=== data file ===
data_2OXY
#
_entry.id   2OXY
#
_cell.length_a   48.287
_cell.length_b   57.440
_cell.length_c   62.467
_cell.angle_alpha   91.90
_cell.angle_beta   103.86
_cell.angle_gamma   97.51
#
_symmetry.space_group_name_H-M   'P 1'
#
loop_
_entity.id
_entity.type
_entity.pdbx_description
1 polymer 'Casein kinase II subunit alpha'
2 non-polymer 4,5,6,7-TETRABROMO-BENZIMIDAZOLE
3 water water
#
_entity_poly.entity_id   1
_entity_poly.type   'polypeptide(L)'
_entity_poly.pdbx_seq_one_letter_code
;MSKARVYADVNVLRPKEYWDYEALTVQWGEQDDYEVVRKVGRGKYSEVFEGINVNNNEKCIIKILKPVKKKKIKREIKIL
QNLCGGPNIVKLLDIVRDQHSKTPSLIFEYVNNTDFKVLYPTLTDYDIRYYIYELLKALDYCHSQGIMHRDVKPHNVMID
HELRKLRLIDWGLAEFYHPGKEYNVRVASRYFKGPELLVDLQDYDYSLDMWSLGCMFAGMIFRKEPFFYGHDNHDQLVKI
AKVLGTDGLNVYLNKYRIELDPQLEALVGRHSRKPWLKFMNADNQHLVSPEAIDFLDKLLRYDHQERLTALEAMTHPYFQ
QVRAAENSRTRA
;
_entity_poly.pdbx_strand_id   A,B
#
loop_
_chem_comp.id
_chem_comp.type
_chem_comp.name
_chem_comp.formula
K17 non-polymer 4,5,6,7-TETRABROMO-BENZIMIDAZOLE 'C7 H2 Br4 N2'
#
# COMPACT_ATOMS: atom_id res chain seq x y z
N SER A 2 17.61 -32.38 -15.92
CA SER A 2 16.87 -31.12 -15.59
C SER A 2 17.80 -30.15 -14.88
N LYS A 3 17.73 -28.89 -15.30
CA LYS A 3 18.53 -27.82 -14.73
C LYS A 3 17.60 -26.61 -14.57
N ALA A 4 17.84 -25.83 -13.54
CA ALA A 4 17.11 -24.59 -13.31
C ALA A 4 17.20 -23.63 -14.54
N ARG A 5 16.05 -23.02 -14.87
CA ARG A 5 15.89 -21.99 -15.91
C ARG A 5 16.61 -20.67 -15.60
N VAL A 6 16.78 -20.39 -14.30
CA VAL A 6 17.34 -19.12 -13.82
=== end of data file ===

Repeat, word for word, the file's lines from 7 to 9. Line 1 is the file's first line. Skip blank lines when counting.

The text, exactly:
_cell.length_c   62.467
_cell.angle_alpha   91.90
_cell.angle_beta   103.86